Wolves. Generally they are pack orientated, but sometimes certain wolves are driven away from the pack, usually by the breeding male. In turn, these young adults go in search for a new territory and a new pack of their own.
In this process, some wolves remain lone wolves, and as such, these lone wolves need to become stronger, more aggressive and far more dangerous than the average wolf that is a member of a pack in order to survive. LonerWolf at its core is a search and a refuge for these wolves that have left their pack to find something greater.
Involutionary change is much the same as these outcasted wolves. There comes a point in our lives when we realize that the values and ideals of the pack don’t hold much value to us. That is the moment when our transformation begins; when the incentive to change is greater than the incentive to stay the same.
Transformation Through Sacrifice
He that loveth his life shall lose it; and he that hateth his life in this world shall keep it unto life eternal. (John 12:25, KJV)
In the above quote, Jesus of Nazareth is referring to the crossroads of choosing between defending the life we have known as a wolf in a pack – with all its illusions – and also letting that life go in order to enter the unknown. To defend our life is to ‘loveth it’, but because it has been based on illusions, sooner or later we will ‘lose it’. To ‘hateth our life’ means, in my interpretation, to recognize the illusion of control and decide that we are finally ready to face Reality in the truest sense of that word.
Sacrifice, or Sacra (sacred), Face (make), was what the ancients understood as the power of “sacred making”. Sacred sacrifices have been made all throughout history; from the early Hebrews who made burnt offerings at the Temple, to the Mayans who beheaded humans atop the pyramids of Chichén Itzá, to Socrates and Jesus, who offered their lives as messages of truth. In ancient Shamanic cultures for instance, the apprentice shaman receives a “calling”which involves an agonizing sacrificial torture, death, and often dismemberment in the spirit world (in alternate states of consciousness) and subsequently reassembles and is reborn into an earthly body, possessing newly found Shamanic wisdom.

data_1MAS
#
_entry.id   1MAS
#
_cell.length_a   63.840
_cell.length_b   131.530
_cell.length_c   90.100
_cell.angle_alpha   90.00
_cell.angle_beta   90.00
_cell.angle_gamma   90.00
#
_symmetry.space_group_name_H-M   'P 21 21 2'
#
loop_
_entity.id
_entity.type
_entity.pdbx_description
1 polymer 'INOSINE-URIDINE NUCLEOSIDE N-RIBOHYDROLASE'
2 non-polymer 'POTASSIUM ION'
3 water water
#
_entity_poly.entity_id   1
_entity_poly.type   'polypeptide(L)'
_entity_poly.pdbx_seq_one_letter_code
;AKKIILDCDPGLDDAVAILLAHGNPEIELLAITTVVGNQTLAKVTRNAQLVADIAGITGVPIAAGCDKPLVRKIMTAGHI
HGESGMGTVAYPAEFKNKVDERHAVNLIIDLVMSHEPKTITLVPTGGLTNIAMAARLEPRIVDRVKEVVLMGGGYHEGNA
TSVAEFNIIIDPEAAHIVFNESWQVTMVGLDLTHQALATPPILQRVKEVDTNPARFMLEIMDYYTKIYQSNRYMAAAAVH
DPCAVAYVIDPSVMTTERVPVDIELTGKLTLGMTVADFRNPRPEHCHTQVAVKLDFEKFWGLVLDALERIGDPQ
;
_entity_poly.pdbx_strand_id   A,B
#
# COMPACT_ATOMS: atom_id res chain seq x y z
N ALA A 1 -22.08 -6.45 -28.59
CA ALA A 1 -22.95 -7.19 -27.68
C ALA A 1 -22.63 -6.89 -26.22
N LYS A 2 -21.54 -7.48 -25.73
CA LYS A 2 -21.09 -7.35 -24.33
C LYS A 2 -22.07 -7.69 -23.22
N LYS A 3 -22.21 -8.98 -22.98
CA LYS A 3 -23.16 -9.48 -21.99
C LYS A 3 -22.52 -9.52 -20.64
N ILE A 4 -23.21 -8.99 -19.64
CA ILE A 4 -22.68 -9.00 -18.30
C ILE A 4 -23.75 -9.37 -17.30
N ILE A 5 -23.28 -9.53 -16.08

The idea is that only through the death experience can man fully understand his life experience. Only through the realization that his days on earth are finite and his identity is illusory, can man truly grasp the importance of living his days with honor, integrity, and service to his fellow man.
Sacrifice has existed as long as it has been misunderstood. All through history, sacrifice has consisted mainly in actions of destruction; burning, ritual killing, fasting, sexual abstinence and blood-letting. Unfortunately, we have fooled ourselves into believing that we can obliterate destructive elements in our culture by repressing or destroying them. All these acts have completely negated the notion of Self-Love, of authentic appreciation for ourselves, and the dark and light within us, and thus the failure to integrate the Shadow Self within us.
Sacrifice is only possible with conscious labor and voluntary suffering. Sacrifice has nothing to do with morbid self-punishment, but rather it is necessary to give up something in order to make space within you for something new.
If you want to rebuild a house, the first thing you have to do is to demolish the old one. In yourself on the other hand, you must “give up” or sacrifice all the inner drainers of energy and freedom; character flaws like fears, laziness, low-self esteem, egotism, ideology attachments, and culturally conditioned desires. This will require immense Self-Exploration, Self-Understanding and Self-Love first.
Freedom Through Transformation
For whosoever will save his life shall lose it; and whosoever will lose his life for my sake shall find it. For what is a man profited, if he shall gain the whole world, and lose his own soul? (Matthew 16:25–26)